AJ is not Anthony James or Andrew John. There’s nothing ordinary or predictable about AJ Lubecker. “It stands for Austin Jack,” he explains. “Whenever I tell people that, they’re like oh my god, that’s the coolest. But I go by AJ. My parents called me AJ before I could talk. That’s always been my name and I like it. It fits me. I think Austin Jack sounds like a lot to live up to.”
At twenty-one, AJ is the youngest person ever to anchor the Laugh Factory’s prestigious 10:00 p.m. Friday night time slot. His show Funked Up Friday is the first Friday of every month and like all great parties, it’s never the same show twice.
And by party I mean party. It’s not just happening on stage to a room full of spectators. Walk in as a ticketholder. Leave as a singer who shared stage time with AJ. Or shared a glass of champagne. Or your life story. AJ won’t be a stranger by the time you leave. What the heck, he won’t be a stranger by the time you come in. Don’t be startled if you’re waiting in the lobby or even in the line outside and the show’s star materializes beside you wanting to chat or dance. Funked Up Friday blends the intimate with the exhilarating. It’s comedy, music, dancing, singing, performance art, audience participation and surprises.
Speaking of surprises, what’s this about being only twenty-one years old? How long could AJ have been doing comedy? The answer is just about all his life, but his career really began when he was fifteen. Too young then to get into bars and other venues by himself, his mom would drive him to his gigs. During the drive from Algonquin into the city, they’d alternately talk about the show and try not to talk about the show.
When he applied to college, AJ knew he wanted to be close to the Chicago comedy scene where he could continue building his career. Now a soon-to-be-graduate of DePaul and a seasoned comic, he envisions making Funked Up Friday even bigger.
AJ kindly took time out of an extraordinary schedule to speak with me about his comedy career, the unexpected revelation that he’s an introvert at heart and to leave me convinced that he is completely living up to “Austin Jack.”
Q: When did you know comedy was what you wanted to do?
A: I always liked performing. My brother and I started making YouTube videos when I was around eight. I started doing stand-up in 2009 when I was fifteen years old.
Q: What inspired you to go into comedy?
A: It was something I always wanted to do. I always liked making people laugh.
Q: When was your first time on stage?
A: I had written a few jokes and recorded them on the computer, though not in front of an audience. I burned those jokes to CDs and gave them to friends and family. That was probably in 2003. I later did those jokes at an assembly in front of my elementary school. That was the first time I performed on stage. Then I didn’t do stand-up for a few years. I began again in 2009. My first shows in Chicago were at Harry Caray’s where there used to be a showcase.
Q: You’re very natural on stage. How did you develop that comfort level?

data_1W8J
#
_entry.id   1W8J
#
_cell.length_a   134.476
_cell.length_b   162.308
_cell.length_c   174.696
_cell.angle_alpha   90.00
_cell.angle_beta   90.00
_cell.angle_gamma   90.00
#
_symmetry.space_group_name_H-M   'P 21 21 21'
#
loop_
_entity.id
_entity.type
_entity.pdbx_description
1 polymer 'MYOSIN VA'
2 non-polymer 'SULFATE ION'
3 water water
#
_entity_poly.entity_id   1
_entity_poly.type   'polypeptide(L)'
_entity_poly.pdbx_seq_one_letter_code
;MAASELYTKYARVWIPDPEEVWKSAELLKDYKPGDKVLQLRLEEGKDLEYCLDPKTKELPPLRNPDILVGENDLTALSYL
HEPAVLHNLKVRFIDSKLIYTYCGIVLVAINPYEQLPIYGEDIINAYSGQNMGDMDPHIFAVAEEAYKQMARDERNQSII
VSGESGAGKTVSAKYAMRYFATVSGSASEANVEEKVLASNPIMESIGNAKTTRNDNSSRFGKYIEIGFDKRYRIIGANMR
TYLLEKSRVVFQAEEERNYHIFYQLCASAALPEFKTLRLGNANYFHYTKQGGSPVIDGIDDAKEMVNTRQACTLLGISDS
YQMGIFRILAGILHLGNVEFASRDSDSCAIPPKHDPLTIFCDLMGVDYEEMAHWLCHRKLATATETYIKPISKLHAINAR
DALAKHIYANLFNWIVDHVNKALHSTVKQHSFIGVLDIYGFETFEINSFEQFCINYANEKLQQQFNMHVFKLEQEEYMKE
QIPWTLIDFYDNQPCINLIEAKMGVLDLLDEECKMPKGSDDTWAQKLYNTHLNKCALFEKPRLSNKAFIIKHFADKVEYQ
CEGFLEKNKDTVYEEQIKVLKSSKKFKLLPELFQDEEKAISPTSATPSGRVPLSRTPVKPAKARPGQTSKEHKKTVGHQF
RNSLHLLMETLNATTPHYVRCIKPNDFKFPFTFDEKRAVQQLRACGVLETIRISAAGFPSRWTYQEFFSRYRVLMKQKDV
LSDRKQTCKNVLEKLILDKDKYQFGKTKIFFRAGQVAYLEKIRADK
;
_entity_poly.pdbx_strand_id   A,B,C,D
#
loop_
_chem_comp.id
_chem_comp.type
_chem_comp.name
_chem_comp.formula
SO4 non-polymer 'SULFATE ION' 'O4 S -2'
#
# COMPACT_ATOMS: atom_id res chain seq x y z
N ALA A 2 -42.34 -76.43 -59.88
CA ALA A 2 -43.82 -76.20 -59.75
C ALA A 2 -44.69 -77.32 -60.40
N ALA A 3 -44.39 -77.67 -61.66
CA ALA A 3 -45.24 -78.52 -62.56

A: I think just by performing a lot. The more I was getting up, the more comfortable I was. Then it developed into what I do now. I feel like I’m able to be my raw self on stage.
Q: How would you define that?
A: I try to unfold how my brain works which is pretty off beat and random and kind of jumps all over the place. So that’s what I like to do on stage.
Q: What was it like to be part of the Chicago comedy community in the beginning? Everyone must have been five to ten years older. Were people pretty welcoming?
A: Yes, for the most part, people were welcoming. It was a little intimidating just because everyone was older than me so it was harder to relate with other comics because I was in high school and at a totally different point in my life. I wasn’t able to have a beer with anyone after the show.
Q: How did you learn both the “show” side and the “business” side and how to develop, pitch and sell your own show?
A: I went to Dundee Crown High School in Carpentersville. There was a program there that provided food and other necessities to low-income students to take home. I did a big benefit show for the program and raised about eight hundred dollars. When that went well, I was more confident as a producer. I started a show called the Chicago College Class Clowns (“C4”), which we did for three years in the city. I ended that last May. So I learned a lot about how to produce and market from those experiences.
Q: What was it like to pitch your show to [Laugh Factory Owner] Jamie Masada and [Chicago Director of Operations] Curtis Shaw Flagg?
A: When Class Clowns was doing well in 2013, I started working with the Laugh Factory on their College Night. We did five of those there, and they were all a lot of fun. When C4 ended, I started looking for the next project. At this time I came up with the idea for Funked Up Friday, and started looking for a venue for it.
The Laugh Factory was my first choice for the show. I love the staff, the venue itself, the atmosphere; I thought it fit Funked Up really well. I had a great meeting with Curtis when I first pitched the show, he was into it, but wasn’t sure about the 10:00 p.m. Friday time slot. It’s kind of a sweet spot, so it’s protected. I had some more brainstorming meetings with Curtis, Brian Morton (Chicago Laugh Factory Manager), and Phil White (Production). They all are awesome to bounce ideas off of, and helped me put the whole Funked Up idea together. And they still are great support at shows, if I need something flown in/dragged across the stage/spotlight/music cues, they’re the first people I talk with.
After that I met with Jamie who really liked the pitch as well, so that was very exciting to have everybody on board.
Q: I’ve heard so much about Jamie Masada. It must have been really exciting to meet with him.
A: Yes, it was. Definitely surreal to talk with him.